James is talking about godliness but he used a different word which usually refers the religious actions. And by using this word, he was trying to make his point clear that our religious life is not separated from our daily life. In this sense, he describes godliness in three categories-how to speak, how to treat others, and how to act in the world.
Our godliness is not only our warm feelings about God when we are in the church. Rather, it should determine how we live in our daily life. If our word, comes from our hearts, is not tamed, our religious actions-no matter how much we are devoted- are worthless (v.26). And if we are religious, it will be shown through how we treat our neighbors, especially the weak-who cannot survive without others' help. And this requires us to sacrifice what we have-time, money, and emotions. Moreover, we are to keep ourselves from the stained world because this world we are living in is ungodly. According to Jesus' prayer in John 17, we are sent to the world so we are in the world, yet we are not of the world.
Then how can we live a godly life? The answer is the word. James 1:22, we need to receive the word with meekness. It means that we should put down everything we have in front of the word of God and to examine ourselves through the words. We tend to examine the words and modulate them in order not to change ourselves. However, we are the one who needs change. If we listen to the words, but not to receive the words with meekness, we are the Pharisees, who only used the words. Then, we can be religious, but we cannot be godly. Jesus prayed for his disciples who were sent to the world. "Sanctify them by the truth; your word is truth." (John 17:17) Let's be honest and humble before the words of God, so that the words of God can changes ourselves!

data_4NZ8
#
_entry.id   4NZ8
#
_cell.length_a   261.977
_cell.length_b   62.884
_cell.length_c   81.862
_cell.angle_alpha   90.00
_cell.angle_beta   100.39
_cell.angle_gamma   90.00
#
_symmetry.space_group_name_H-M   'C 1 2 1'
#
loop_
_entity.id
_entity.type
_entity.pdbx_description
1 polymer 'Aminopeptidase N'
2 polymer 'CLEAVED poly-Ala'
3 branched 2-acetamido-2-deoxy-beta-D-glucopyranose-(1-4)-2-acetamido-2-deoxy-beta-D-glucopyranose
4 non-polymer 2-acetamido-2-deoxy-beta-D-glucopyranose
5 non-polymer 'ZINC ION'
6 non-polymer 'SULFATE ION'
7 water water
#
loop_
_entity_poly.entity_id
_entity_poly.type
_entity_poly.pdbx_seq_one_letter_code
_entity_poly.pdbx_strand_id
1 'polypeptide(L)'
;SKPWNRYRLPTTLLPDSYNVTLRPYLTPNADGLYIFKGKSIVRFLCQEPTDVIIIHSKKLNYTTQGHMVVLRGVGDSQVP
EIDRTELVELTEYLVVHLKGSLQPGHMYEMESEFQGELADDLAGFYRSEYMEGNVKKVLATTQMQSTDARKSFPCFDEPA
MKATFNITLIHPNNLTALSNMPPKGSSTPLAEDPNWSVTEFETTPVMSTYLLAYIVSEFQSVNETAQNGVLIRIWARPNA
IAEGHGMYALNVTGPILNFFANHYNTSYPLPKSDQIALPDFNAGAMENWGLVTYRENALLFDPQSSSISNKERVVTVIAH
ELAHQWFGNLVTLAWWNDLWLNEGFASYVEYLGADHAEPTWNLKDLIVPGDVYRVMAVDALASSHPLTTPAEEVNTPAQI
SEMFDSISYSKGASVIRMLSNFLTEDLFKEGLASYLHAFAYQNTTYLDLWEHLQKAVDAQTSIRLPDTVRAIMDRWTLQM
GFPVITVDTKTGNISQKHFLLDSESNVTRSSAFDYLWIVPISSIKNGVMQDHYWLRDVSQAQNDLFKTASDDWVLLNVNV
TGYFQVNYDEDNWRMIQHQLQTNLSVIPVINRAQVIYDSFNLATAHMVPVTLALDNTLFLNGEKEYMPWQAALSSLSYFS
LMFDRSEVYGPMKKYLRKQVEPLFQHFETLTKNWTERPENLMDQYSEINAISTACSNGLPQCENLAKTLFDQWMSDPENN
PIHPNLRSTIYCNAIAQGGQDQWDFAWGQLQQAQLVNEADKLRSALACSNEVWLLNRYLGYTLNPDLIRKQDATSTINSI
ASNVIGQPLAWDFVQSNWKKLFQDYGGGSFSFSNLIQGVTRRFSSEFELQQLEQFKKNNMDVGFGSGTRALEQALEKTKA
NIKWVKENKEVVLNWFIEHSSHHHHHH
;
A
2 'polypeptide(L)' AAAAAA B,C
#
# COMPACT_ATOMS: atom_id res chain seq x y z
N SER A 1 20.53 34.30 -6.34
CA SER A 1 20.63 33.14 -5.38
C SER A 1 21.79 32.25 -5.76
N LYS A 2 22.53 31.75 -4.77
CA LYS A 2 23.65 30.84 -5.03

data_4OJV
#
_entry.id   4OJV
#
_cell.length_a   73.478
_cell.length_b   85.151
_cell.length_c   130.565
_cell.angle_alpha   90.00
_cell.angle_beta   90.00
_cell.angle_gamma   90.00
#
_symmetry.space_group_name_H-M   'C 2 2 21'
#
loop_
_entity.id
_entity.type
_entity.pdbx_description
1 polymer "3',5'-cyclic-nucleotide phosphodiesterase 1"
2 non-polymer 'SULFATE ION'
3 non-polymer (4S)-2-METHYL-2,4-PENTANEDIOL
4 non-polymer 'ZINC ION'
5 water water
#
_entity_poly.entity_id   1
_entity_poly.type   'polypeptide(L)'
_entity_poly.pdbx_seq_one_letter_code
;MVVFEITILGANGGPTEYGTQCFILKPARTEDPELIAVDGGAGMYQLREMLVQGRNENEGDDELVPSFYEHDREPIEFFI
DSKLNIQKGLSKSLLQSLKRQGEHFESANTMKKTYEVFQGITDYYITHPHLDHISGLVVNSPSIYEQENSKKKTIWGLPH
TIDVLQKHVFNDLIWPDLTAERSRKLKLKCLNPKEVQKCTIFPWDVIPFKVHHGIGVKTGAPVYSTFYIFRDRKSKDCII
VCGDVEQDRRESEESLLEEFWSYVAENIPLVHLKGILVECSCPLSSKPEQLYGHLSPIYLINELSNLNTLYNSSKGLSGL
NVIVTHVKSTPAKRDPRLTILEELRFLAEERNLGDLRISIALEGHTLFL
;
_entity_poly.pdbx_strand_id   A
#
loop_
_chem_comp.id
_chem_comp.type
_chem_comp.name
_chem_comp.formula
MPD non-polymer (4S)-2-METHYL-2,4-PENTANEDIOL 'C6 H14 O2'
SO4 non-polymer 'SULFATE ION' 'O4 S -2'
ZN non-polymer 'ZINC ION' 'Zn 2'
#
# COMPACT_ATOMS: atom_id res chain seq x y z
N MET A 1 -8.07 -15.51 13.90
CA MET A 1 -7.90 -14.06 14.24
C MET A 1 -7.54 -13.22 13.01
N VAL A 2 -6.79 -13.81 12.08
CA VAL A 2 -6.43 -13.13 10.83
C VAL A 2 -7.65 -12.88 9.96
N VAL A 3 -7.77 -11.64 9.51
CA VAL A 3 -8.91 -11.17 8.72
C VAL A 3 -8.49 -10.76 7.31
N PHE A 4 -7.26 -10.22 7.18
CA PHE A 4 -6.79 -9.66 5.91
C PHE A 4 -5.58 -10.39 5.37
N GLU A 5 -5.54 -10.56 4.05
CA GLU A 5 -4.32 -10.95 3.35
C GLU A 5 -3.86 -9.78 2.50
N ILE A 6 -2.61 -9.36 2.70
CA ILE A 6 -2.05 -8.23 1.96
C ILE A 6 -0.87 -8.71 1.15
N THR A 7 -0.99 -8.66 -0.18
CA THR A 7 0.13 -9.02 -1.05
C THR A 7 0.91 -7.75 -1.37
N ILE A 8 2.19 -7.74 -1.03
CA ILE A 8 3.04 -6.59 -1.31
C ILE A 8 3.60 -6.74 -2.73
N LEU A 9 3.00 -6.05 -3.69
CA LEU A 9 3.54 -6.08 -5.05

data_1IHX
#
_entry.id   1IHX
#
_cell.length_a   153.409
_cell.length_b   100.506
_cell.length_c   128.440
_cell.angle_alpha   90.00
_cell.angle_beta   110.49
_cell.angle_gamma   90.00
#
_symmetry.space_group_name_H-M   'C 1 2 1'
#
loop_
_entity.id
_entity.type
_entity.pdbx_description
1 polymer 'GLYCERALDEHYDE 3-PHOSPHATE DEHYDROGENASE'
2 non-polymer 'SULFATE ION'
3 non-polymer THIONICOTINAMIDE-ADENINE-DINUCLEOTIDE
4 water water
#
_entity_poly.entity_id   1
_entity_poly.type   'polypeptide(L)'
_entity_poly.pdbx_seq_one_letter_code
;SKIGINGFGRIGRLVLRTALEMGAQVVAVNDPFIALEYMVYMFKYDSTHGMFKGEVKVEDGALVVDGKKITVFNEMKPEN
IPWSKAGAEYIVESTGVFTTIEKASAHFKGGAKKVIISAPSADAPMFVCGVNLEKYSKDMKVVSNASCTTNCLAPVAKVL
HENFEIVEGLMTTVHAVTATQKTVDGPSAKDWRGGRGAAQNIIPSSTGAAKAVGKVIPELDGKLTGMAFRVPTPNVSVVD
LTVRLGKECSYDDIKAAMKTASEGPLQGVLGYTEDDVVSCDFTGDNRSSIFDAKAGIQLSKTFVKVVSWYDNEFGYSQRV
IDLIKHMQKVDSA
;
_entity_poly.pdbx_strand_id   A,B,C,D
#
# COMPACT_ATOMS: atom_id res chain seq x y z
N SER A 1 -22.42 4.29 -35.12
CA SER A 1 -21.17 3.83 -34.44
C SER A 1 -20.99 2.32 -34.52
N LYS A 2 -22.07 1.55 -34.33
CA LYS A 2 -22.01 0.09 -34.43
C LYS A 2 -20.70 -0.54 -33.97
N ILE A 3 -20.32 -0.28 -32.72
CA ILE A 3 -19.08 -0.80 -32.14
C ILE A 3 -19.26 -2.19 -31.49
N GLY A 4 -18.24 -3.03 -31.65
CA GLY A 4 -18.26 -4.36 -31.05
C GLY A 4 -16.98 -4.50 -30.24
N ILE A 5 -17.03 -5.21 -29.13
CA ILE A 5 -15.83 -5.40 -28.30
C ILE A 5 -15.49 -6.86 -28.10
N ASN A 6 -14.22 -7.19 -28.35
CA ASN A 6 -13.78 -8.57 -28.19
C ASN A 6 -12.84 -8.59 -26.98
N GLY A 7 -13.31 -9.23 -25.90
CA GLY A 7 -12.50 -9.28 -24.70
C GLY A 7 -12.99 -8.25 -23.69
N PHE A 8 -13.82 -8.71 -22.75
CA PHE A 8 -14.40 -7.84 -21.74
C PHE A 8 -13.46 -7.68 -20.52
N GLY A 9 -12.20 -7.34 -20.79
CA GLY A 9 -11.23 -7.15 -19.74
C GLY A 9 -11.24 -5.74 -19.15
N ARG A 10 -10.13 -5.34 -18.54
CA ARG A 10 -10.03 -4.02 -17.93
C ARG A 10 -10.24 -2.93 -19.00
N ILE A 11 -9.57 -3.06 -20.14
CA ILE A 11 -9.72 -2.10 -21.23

1. Welcome the high school seniors!
2. We will have EM summer Retreat on Aug. 11th-12th.
Be doers of the word is a repeating theme of James. In previous verses James emphasized on hearing and told us that we are to hear the words!! And this week he goes one step further. If we hear the words, we now should do what we hear. It means we should follow the words and have the change. And these changes can be either our action or our knowledge and emotion.
The reason is that making change is the purpose of hearing. If we don't do, then there's no point of hearing. Also, God's words are always true. It's because either God speaks truth, or what God speak becomes true. Therefore, following the words of God is important. If we don't do, we have nothing to do with God.
And James explains this deceit as a mirror. At that time, the mirror was dim, and people saw their image quickly and go away. It is as same as merely listening the words. We listen and do not stay in the words but go our own way. This is not doing but deceiving.